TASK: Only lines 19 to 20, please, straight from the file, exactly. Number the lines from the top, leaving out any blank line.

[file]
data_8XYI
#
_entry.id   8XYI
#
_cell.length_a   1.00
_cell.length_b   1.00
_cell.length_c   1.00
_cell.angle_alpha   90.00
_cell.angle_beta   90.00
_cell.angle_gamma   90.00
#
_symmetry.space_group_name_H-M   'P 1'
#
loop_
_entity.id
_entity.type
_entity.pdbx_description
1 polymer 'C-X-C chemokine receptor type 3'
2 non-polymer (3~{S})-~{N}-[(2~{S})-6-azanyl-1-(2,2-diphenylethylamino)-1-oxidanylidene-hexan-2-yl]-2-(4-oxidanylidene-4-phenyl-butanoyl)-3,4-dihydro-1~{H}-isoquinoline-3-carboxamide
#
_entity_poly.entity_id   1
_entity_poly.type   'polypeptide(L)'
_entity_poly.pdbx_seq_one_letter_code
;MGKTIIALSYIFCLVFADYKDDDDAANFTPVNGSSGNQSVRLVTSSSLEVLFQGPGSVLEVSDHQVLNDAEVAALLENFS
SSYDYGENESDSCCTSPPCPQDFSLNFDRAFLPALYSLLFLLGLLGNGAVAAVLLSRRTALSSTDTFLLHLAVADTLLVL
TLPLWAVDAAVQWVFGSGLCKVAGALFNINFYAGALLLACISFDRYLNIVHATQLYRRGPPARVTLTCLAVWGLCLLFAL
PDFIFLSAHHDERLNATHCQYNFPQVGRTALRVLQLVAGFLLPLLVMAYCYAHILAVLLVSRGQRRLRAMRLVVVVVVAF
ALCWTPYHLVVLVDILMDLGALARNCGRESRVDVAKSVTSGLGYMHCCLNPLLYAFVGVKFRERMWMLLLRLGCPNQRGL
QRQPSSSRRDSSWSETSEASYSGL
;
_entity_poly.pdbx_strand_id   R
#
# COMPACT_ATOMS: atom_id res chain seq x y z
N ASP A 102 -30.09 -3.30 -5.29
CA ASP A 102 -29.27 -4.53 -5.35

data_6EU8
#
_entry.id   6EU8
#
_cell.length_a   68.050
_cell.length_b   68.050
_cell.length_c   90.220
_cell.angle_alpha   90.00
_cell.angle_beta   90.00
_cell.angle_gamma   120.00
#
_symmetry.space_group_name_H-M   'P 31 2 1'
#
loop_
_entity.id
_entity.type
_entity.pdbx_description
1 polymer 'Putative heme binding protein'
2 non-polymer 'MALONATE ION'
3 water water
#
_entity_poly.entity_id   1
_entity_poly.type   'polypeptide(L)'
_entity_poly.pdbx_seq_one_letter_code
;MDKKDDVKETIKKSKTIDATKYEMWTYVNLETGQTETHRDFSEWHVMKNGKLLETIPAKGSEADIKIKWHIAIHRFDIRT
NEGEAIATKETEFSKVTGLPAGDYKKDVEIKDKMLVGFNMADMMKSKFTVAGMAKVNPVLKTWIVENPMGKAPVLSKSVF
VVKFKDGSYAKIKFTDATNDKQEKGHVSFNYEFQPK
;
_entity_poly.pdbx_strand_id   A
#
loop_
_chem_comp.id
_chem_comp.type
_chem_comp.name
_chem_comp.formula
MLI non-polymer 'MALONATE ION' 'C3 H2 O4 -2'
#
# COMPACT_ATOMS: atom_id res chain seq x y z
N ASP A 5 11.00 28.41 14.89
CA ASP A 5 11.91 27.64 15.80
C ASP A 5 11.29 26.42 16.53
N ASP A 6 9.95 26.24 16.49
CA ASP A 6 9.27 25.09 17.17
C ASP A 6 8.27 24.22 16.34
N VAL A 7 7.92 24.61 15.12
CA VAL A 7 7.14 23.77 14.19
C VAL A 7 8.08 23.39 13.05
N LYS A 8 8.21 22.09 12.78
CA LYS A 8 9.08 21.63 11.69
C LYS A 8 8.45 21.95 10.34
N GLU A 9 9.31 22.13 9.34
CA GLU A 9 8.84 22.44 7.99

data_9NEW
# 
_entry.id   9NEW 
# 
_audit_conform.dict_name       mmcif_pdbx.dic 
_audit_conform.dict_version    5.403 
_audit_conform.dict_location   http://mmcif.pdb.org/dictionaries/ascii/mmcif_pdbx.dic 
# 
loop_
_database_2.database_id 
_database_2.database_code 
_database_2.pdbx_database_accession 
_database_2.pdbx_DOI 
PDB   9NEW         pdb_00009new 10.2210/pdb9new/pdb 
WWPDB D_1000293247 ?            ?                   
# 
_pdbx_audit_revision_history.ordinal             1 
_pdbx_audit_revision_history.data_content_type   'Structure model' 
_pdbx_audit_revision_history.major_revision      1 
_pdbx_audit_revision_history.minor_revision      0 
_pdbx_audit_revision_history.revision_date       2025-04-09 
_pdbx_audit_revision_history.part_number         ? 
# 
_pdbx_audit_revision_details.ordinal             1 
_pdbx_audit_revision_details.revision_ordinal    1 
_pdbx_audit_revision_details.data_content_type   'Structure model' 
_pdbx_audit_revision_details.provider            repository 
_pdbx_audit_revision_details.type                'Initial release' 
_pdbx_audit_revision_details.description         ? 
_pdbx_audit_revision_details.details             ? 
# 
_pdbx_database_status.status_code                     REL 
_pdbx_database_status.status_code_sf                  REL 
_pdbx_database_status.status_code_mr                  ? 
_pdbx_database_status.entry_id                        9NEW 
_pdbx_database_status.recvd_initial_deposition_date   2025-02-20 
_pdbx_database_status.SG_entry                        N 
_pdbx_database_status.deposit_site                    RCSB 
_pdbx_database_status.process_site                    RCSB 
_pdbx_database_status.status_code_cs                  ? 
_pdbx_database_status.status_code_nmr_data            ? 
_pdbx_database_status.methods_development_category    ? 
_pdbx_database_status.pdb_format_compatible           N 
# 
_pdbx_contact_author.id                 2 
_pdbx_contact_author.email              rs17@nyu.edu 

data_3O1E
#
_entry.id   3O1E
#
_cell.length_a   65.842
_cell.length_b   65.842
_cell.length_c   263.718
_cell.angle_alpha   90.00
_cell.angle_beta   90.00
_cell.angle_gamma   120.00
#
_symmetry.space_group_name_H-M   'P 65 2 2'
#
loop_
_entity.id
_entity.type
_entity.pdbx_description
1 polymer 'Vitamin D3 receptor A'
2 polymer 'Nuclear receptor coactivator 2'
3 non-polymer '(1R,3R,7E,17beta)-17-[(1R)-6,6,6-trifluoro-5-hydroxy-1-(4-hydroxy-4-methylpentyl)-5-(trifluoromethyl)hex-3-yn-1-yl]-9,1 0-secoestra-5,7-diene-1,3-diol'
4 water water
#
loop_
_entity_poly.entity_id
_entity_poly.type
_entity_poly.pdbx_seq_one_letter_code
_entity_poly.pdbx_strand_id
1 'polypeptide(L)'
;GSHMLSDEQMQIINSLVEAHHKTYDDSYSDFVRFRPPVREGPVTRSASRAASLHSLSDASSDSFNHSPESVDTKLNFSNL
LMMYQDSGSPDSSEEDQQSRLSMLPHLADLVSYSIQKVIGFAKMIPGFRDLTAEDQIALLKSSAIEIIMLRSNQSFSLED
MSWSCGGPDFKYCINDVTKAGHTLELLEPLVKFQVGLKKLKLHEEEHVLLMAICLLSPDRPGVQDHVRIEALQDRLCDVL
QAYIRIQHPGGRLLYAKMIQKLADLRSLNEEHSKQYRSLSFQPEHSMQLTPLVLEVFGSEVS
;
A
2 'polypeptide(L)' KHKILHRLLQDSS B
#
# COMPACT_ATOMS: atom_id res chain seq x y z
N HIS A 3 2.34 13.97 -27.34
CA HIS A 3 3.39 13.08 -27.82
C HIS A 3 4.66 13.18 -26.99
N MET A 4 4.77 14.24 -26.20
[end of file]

2 non-polymer (3~{S})-~{N}-[(2~{S})-6-azanyl-1-(2,2-diphenylethylamino)-1-oxidanylidene-hexan-2-yl]-2-(4-oxidanylidene-4-phenyl-butanoyl)-3,4-dihydro-1~{H}-isoquinoline-3-carboxamide
#